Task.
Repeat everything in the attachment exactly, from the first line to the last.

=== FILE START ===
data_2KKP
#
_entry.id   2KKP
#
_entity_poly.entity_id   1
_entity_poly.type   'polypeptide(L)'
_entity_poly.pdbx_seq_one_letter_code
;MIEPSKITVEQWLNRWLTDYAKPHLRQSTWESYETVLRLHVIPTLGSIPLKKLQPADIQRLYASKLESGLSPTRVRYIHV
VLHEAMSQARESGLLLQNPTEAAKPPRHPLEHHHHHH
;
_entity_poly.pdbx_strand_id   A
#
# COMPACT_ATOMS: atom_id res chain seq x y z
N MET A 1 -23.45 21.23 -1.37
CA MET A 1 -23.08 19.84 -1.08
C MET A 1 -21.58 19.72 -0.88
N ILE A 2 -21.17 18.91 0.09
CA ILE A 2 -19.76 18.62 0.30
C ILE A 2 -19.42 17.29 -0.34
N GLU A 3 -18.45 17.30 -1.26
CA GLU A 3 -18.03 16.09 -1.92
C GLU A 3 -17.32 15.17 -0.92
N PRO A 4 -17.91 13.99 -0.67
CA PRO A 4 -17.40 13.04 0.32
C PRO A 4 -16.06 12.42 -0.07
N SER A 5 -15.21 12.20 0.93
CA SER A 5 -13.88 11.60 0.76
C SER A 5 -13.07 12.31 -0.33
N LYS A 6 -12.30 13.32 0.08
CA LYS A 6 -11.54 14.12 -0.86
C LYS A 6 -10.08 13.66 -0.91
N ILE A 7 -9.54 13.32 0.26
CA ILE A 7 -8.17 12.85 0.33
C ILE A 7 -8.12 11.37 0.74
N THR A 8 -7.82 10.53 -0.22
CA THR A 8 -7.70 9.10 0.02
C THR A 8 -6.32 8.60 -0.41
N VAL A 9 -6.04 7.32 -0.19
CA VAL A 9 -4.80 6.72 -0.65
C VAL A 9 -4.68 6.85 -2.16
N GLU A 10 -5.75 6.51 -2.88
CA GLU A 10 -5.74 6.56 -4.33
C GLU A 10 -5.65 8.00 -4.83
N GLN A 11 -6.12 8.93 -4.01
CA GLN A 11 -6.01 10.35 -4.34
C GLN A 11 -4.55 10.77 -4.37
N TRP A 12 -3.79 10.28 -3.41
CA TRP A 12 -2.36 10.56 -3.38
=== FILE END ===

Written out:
data_2KKP
#
_entry.id   2KKP
#
_entity_poly.entity_id   1
_entity_poly.type   'polypeptide(L)'
_entity_poly.pdbx_seq_one_letter_code
;MIEPSKITVEQWLNRWLTDYAKPHLRQSTWESYETVLRLHVIPTLGSIPLKKLQPADIQRLYASKLESGLSPTRVRYIHV
VLHEAMSQARESGLLLQNPTEAAKPPRHPLEHHHHHH
;
_entity_poly.pdbx_strand_id   A
#
# COMPACT_ATOMS: atom_id res chain seq x y z
N MET A 1 -23.45 21.23 -1.37
CA MET A 1 -23.08 19.84 -1.08
C MET A 1 -21.58 19.72 -0.88
N ILE A 2 -21.17 18.91 0.09
CA ILE A 2 -19.76 18.62 0.30
C ILE A 2 -19.42 17.29 -0.34
N GLU A 3 -18.45 17.30 -1.26
CA GLU A 3 -18.03 16.09 -1.92
C GLU A 3 -17.32 15.17 -0.92
N PRO A 4 -17.91 13.99 -0.67
CA PRO A 4 -17.40 13.04 0.32
C PRO A 4 -16.06 12.42 -0.07
N SER A 5 -15.21 12.20 0.93
CA SER A 5 -13.88 11.60 0.76
C SER A 5 -13.07 12.31 -0.33
N LYS A 6 -12.30 13.32 0.08
CA LYS A 6 -11.54 14.12 -0.86
C LYS A 6 -10.08 13.66 -0.91
N ILE A 7 -9.54 13.32 0.26
CA ILE A 7 -8.17 12.85 0.33
C ILE A 7 -8.12 11.37 0.74
N THR A 8 -7.82 10.53 -0.22
CA THR A 8 -7.70 9.10 0.02
C THR A 8 -6.32 8.60 -0.41
N VAL A 9 -6.04 7.32 -0.19
CA VAL A 9 -4.80 6.72 -0.65
C VAL A 9 -4.68 6.85 -2.16
N GLU A 10 -5.75 6.51 -2.88
CA GLU A 10 -5.74 6.56 -4.33
C GLU A 10 -5.65 8.00 -4.83
N GLN A 11 -6.12 8.93 -4.01
CA GLN A 11 -6.01 10.35 -4.34
C GLN A 11 -4.55 10.77 -4.37
N TRP A 12 -3.79 10.28 -3.41
CA TRP A 12 -2.36 10.56 -3.38